All states provide medical exemptions to vaccination mandates for those for whom vaccination poses a health threat. Indeed, it is doubtful that a state could constitutionally deny such medical exemptions.

Forty-eight states also allow exemptions based on religious beliefs. While it might be assumed that religious exemptions are required by the protection afforded religion under the First Amendment to the U.S. Constitution that is not the case. The opposite is true. Religious exemptions themselves are constitutionally suspect. In fact, to pass First Amendment muster, a state’s religious exemption statute may have to be so broad as to become, in essence, a “philosophical” exemption.

Vaccination mandates survive early challenges

Compulsory vaccination laws have enjoyed strong support in the state and federal courts for over a century. Early in the 20th century, the U.S. Supreme Court considered the constitutionality of a statute authorizing a municipal board of health to require and enforce vaccination, in this case during a smallpox epidemic. The Court found the legislation represented a valid exercise of the state’s police power. In a statement that proved prescient about the failed constitutional challenges to vaccination mandates which followed, the Court said that “we do not perceive that this legislation has invaded any right secured by the Federal Constitution.” Jacobson v. Massachusetts, 197 U.S. 11, 38 (1905).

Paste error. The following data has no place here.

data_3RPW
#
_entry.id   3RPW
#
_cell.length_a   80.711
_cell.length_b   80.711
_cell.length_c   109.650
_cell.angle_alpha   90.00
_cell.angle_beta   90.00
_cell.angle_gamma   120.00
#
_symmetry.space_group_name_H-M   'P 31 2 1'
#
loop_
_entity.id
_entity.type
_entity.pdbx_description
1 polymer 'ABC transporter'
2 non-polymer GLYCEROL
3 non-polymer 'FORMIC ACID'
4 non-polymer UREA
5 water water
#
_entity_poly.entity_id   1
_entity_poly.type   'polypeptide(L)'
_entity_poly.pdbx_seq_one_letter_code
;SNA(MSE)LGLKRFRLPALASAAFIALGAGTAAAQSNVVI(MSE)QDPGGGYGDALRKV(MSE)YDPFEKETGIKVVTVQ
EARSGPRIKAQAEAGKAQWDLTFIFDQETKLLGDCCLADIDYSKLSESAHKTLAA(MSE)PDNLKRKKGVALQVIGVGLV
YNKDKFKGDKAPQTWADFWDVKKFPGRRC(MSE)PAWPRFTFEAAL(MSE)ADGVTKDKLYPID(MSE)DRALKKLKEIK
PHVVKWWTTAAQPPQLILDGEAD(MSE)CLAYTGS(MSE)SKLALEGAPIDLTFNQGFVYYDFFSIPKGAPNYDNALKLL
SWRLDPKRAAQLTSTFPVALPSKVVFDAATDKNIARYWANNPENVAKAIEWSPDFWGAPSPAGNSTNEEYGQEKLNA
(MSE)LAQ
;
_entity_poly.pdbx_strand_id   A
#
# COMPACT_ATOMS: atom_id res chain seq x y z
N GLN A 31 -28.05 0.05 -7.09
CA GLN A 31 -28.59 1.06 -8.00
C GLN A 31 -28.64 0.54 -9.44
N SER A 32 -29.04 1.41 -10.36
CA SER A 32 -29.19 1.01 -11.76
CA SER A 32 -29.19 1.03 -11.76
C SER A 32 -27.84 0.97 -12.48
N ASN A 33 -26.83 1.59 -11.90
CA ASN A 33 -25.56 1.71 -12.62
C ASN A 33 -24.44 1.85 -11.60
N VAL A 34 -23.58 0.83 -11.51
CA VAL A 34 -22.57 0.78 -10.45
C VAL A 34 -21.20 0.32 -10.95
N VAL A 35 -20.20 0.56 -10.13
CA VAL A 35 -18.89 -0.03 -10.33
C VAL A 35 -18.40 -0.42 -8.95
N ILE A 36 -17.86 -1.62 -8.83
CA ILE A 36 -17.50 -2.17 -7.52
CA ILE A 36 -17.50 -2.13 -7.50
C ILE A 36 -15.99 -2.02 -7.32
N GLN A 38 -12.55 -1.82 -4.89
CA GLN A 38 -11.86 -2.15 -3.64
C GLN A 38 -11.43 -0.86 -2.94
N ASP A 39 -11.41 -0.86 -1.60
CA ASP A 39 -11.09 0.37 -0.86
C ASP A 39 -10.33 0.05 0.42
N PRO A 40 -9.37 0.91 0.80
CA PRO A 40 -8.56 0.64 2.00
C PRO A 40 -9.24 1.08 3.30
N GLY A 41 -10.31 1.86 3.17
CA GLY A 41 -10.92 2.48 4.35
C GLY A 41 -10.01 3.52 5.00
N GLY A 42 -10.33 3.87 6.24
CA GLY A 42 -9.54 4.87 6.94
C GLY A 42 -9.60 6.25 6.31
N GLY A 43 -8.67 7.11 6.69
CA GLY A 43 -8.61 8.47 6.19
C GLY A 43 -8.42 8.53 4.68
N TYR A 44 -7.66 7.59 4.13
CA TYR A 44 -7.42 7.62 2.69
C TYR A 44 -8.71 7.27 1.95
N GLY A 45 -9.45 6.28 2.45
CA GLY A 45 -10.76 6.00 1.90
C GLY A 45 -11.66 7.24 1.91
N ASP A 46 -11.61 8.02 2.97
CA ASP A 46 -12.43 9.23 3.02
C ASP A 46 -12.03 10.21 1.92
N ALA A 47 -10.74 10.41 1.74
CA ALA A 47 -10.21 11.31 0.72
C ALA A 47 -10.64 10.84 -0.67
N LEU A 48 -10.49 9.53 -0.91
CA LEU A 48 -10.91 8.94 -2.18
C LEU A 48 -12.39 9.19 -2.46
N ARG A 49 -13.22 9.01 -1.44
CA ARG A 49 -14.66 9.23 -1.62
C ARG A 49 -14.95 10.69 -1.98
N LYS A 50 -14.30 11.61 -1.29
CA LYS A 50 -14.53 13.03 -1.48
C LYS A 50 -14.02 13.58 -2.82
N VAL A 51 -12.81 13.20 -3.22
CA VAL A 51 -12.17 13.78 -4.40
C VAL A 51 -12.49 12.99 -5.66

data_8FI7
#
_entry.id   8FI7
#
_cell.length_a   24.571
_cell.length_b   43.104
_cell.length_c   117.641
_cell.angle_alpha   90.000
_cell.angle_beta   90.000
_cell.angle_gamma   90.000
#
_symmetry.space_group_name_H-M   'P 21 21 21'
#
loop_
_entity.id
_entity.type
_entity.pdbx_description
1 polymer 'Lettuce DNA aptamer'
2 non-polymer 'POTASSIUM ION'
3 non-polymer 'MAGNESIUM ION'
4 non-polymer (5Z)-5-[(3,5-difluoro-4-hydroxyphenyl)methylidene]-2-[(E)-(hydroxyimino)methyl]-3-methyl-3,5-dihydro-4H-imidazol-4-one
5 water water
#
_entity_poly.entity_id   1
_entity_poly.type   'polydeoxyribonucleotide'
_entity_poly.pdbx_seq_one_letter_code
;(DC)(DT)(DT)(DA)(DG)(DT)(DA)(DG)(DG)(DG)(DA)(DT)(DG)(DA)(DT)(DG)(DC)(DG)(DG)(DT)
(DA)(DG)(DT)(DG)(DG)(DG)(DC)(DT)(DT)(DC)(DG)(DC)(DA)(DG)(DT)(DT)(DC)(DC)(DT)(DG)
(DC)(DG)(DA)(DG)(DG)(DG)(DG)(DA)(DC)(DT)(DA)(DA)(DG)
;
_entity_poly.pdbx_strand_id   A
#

In 1922, the Court specifically addressed the subject of school vaccination, holding that it is a valid exercise of the state’s police power to make vaccination a condition of attending public or private school. Zucht v. King, 260 U.S. 174 (1922).
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Posted in: Chiropractic, Legal, Politics and Regulation, Public Health, Religion, Vaccines

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Dr. Oz and John Edward: Just when I thought Dr. Oz couldn’t go any lower, he proves me wrong

I’ve really come to detest Dr. Mehmet Oz.

You remember Dr. Mehmet Oz, don’t you? How can you escape him? He is, after all, Oprah Winfrey’s protege, and of late he’s really been living up (or down) to the example set by his television mentor, who of late apparently thinks nothing of promoting faith healing quack John of God on her show. Following in the footsteps of his much more famous and well-known mentor, this season on his television show, The Dr. Oz Show, Dr. Oz has in some ways imitated Oprah and in some ways gone her one better (one worse, really) in promoting the Oprah-fication of medicine. And this season has been a particularly bad one for science-based medicine on The Dr. Oz Show. Apparently Dr. Oz felt that he had to surpass what he did last season, which included inviting a man whom I consider to be one of the foremost sellers of quackery on the Internet, Dr. Joseph Mercola. Prior to that, Dr. Oz had done an episode touting the glories of that form of faith healing known as reiki. In between, he made appearances at various panels of woo-friendly physicians trying to coopt President Obama’s health insurance reform initiative to cover more “holistic” care (i.e., “integrative medicine”).